Adopt a stray cat and you’ll never have a cold lap again!
By Mary Foran
Whether you are an animal lover or not, if you are going to talk about the American psyche and the American people you are going to have to talk about the phenomenon of pets. Americans love having pets, and they spend a tremendous amount of money on their care and feeding. Pet stores abound and many people would rather buy toys for their pets than their children, although that might be a slight exaggeration!
Vet bills can exceed human health care bills but many are willing to pay anything it takes to keep their dear animals well and happy. The reason? Their pets are considered part of the family, constant and reliable companions when human friends make themselves scarce.
Statistics from the ASPCA, the American Society for the Prevention of Cruelty to Animals, say that about 37-47 percent of American households have a dog, and 30 to 37 percent have a cat (Source: APPA) About 29 percent of dogs and cats in the country are adopted from animal shelters and rescued. More than 35 percent of cats are acquired as strays. Still, there are an estimated 70 million stray cats in America.
Many households have multiple pets, including hamsters, mice, Guinea pigs, all sorts of birds and other creatures who fill the need people feel for loving and caring for an animal. It is estimated that some 70 to 80 million dogs are owned in the U.S. and some 74 to 98 million cats.
Growing up American, the dream was to have a relationship like Jeff and his collie dog Lassie on the old TV series which epitomized the loving partnership between a boy and his dog. And girls were given kittens to grow up with like our Persian cat Smokey, who lived to the ripe old age of 21.
We had many pets growing up, including an Afghan, a Kerry Blue Terrier, a Lhasa Apso, a long-haired Chiuaha, a miniature Poodle, a Weimerainer, and cats galore, including Ming and Sam, our Siamese cats, Smokey, Samantha and now Marilyn. I was especially lucky to have several Guinea pigs who I let eat the grass down in a pen in the yard. My mother loved birds and had several Canaries.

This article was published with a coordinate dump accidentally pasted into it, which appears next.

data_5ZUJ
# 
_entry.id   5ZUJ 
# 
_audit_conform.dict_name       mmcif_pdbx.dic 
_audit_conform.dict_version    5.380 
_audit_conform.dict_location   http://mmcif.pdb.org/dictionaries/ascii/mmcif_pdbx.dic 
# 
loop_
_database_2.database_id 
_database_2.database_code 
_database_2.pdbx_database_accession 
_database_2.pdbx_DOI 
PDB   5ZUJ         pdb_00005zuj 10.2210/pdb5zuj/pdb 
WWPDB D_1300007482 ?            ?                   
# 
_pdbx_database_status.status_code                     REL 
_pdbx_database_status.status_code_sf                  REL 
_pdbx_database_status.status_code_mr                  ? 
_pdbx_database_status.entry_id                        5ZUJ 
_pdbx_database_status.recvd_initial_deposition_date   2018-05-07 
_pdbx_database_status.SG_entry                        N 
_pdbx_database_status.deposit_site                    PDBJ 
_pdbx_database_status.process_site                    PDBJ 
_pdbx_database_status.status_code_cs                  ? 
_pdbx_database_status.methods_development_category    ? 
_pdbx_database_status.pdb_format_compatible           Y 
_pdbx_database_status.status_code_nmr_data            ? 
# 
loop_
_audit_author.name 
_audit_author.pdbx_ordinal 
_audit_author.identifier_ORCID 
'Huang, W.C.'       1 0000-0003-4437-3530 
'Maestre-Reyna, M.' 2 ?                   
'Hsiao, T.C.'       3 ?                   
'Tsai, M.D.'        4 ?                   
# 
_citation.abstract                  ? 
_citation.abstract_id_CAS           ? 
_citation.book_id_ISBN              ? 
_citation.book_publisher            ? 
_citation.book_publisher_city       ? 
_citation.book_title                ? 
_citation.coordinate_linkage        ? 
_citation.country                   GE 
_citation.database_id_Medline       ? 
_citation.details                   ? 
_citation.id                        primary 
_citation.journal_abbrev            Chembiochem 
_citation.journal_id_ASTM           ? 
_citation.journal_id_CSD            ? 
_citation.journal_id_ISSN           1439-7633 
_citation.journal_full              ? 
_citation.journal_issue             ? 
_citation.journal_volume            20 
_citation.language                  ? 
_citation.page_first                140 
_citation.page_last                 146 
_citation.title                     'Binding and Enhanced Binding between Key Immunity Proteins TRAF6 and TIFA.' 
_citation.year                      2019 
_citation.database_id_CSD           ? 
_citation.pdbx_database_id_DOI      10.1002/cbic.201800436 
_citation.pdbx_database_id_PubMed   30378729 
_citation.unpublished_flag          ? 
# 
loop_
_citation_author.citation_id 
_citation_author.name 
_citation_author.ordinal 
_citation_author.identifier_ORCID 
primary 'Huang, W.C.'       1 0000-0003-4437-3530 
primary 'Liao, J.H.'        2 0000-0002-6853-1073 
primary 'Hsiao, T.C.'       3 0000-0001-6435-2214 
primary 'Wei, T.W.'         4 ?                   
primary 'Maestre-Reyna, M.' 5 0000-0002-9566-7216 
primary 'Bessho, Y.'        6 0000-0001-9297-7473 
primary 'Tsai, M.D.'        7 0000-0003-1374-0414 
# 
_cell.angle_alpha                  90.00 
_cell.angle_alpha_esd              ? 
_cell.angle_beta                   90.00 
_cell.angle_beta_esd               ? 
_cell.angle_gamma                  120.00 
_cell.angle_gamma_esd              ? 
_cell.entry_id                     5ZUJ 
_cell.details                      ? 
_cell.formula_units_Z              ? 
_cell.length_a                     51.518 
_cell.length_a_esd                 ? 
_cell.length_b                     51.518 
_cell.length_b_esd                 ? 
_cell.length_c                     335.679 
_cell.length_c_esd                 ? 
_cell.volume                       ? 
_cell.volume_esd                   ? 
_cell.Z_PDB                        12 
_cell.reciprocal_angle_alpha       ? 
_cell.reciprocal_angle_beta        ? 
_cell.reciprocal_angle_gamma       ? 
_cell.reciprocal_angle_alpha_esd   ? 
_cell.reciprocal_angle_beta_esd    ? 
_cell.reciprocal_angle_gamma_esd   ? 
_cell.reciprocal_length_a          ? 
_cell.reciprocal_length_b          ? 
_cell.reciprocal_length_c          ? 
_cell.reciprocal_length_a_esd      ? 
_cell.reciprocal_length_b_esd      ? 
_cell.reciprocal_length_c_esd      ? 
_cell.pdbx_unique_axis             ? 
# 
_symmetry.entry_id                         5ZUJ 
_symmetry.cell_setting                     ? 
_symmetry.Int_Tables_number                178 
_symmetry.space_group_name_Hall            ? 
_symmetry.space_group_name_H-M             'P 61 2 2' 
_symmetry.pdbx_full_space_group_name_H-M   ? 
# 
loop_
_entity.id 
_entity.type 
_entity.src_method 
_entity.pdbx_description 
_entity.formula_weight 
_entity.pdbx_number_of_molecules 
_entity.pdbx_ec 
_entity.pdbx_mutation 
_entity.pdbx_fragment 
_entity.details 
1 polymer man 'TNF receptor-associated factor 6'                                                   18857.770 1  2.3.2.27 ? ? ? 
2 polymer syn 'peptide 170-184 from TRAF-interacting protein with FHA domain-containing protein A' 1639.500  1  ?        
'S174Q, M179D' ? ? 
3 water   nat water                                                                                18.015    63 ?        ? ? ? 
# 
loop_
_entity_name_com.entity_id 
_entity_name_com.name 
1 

When I lived in Spain, cats and birds seemed to be the favorite pets, but that was because the city didn’t favor dogs. Now, back in the States, you see people walking their dogs in every neighborhood, getting their exercise and letting their animal relieve itself at the same time. Officials ask pet owners to pick up after their animals, but you have to watch your step anyway!
Pet ownership is quite a responsibility. It’s like having an extra child to take care of and tend. But the rewards are great. You know you have a faithful friend by your side, and the disabled even use their companion animals to help them when they are blind or deaf or incapacitated in some way.
Americans are softies when it comes to animals, except if you live on a working farm or ranch on which animals are your bread and butter. Still, horsemen love their horses, and cattlemen respect their cattle, and the relationship between man and animal is a long-standing one which needs to be explored.
Bullfighting in Spain is an art form, and the Rodeo in America as well. But in these cases, the animals aren’t considered pets and never will be.
Maybe there is room in your life for a real pet. Adopt a stray cat, have it spayed, and you’ll never have a cold lap again!
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